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Climate groups drop lawsuits seeking stricter climate disclosures to support SEC against anti-ESG challenges

Sierra Club and NRDC will focus their resources on “advocating for improvements to climate-related financial disclosures” outside of court.
Melodie Michel
Climate groups drop lawsuit seeking stricter climate disclosures to support SEC against conservative challenges
Photo by Nik Shuliahin on Unsplash

Two environmental groups that had filed a petition to review the US Securities and Exchange Commission’s “weakened” climate disclosure rule have dropped their cases to support the SEC against legal challenges from conservative and anti-ESG states.

The SEC published its long-awaited climate disclosure rule on March 6 and was almost immediately challenged in court by energy companies and a coalition of conservative states that recently passed a number of ‘anti-ESG’ laws aiming to prevent investors from taking sustainability into account in portfolio management. 

But the final rule was also criticised by environmental groups, which deplored the removal of significant parts of the initial draft, including the Scope 3 emissions disclosures. On March 13, 2024, the Sierra Club, represented by Earthjustice, and the Natural Resources Defense Council (NRDC) filed two separate lawsuits arguing that the final requirements would be insufficient to help investors manage climate risks within their portfolios.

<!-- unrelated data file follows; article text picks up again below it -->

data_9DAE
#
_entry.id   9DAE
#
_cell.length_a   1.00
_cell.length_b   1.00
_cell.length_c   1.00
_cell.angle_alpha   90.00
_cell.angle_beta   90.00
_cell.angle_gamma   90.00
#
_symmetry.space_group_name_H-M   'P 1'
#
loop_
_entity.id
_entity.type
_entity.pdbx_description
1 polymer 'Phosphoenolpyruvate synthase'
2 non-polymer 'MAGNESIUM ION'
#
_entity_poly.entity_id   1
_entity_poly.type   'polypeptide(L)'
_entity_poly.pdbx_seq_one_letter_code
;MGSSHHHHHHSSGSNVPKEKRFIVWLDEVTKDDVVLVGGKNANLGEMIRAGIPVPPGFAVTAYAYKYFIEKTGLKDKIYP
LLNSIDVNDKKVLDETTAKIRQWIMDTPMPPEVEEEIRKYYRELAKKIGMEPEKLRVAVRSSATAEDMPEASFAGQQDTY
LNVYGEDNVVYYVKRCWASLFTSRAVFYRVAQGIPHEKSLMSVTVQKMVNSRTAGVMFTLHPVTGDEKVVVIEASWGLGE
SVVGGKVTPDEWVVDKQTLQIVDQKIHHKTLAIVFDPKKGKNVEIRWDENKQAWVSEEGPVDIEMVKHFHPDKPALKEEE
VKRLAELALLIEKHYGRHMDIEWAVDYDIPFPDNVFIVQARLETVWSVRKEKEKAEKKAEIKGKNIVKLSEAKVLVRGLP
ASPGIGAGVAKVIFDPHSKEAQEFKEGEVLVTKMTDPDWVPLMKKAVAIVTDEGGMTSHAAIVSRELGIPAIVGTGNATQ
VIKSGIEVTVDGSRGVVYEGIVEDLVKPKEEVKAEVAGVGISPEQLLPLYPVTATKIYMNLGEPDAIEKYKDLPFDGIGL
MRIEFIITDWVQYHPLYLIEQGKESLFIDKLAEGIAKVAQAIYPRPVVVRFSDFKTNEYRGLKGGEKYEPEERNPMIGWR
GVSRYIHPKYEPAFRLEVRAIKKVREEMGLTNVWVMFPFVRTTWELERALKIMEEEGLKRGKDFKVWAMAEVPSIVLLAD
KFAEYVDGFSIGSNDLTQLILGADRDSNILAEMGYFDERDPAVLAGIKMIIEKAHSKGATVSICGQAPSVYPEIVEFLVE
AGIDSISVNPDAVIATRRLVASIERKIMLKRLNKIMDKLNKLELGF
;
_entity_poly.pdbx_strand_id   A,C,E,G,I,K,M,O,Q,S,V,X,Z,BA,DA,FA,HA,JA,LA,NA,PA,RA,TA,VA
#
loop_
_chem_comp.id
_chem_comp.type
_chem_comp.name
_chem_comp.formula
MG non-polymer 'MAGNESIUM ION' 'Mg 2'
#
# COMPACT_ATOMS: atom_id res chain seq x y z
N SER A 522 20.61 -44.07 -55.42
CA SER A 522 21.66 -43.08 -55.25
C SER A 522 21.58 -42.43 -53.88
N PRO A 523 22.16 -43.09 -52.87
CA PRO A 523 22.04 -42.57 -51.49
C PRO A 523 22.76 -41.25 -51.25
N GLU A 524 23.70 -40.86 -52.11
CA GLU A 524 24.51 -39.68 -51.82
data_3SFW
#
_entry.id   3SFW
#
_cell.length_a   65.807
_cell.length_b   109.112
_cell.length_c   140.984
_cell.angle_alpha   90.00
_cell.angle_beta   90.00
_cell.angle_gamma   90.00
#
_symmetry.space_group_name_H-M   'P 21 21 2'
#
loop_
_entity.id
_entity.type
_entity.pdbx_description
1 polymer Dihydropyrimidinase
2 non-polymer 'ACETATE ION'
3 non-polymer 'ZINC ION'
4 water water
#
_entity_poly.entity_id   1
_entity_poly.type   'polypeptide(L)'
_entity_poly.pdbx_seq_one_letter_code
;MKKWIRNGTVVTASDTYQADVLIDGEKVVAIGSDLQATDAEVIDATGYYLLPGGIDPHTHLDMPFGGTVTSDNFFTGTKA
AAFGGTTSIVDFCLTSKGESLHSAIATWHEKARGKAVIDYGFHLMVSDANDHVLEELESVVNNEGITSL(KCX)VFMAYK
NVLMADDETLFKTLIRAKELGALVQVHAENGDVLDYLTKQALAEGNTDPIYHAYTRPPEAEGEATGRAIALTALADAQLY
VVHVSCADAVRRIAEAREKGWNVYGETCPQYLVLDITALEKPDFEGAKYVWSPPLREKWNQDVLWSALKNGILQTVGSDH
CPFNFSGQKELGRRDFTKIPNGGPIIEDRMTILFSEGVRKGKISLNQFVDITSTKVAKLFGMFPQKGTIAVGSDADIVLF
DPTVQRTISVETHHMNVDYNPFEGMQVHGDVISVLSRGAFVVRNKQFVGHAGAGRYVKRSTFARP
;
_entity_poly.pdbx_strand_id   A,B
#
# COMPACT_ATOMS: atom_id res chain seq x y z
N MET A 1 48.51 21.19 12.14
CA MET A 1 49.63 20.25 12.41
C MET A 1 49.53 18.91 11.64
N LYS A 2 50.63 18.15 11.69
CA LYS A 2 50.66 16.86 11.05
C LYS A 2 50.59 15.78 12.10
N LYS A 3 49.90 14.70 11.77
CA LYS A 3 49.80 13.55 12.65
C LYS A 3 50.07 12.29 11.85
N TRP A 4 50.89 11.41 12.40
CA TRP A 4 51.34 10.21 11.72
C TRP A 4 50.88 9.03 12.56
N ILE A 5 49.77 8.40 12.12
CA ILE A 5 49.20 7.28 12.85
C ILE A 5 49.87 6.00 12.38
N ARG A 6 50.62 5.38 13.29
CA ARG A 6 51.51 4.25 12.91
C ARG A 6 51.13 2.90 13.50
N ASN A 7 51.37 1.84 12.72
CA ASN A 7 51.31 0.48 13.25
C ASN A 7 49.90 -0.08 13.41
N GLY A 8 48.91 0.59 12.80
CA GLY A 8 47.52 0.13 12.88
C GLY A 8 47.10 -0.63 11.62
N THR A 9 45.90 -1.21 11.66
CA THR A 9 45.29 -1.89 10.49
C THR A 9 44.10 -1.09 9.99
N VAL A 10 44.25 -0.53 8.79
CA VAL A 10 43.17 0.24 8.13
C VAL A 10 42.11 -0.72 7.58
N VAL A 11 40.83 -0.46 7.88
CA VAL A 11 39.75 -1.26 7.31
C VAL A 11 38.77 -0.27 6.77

At the time, Ben Jealous, Executive Director of the Sierra Club hoped that legal action would “ensure that all investors, including the Sierra Club and its members, have the information they need to evaluate companies’ climate-related risks, make smart investment decisions, and protect their assets for decades to come."

But last week, both the Sierra Club and NRDC asked the court to dismiss their cases – seemingly to support the SEC against mounting legal challenges from conservative states and energy companies seeking to cancel the rules altogether.

They explained that they have now decided to focus their resources on “advocating for improvements to climate-related financial disclosures” outside of court. In addition, the Sierra Club noted that it plans to support “efforts to defend the SEC’s fundamental authority to require disclosure of climate-based risks” – a clear reference to conservative groups’ argument that the disclosure rule is beyond the financial regulator’s authority.

The SEC has faced growing anti-ESG backlash in recent months: in January, it was forced to withdraw a proposal to introduce a new ‘natural asset company’ class on the New York Stock Exchange (NYSE), which aimed to make nature conservation profitable by placing a monetary value on ecosystem services.

Consolidated lawsuits from Republican states

At least nine conservative legal challenges against the climate rule were consolidated at the end of March and will now be considered at the 8th US Circuit Court of Appeals in St Louis, Missouri – a favoured venue for Republican states and business groups.

As a result, the SEC decided in April to stay the climate rule “pending judicial review”, effectively delaying its implementation, which was meant to start in 2025.

Most legal experts do not expect the SEC climate rule to survive these legal challenges intact, though over half of them believe parts of it will be maintained. 

Speaking to CSO Futures in March, Brian O’Fahey, a partner in the corporate and finance team of Hogan Lovells in Washington DC, urged Chief Sustainability Officers not to “get too focused on the daily back and forth regarding the US rules and whether or not they ultimately survive”, and instead to take steps to keep up with the global climate reporting movement, including ISSB and Europe’s CSRD.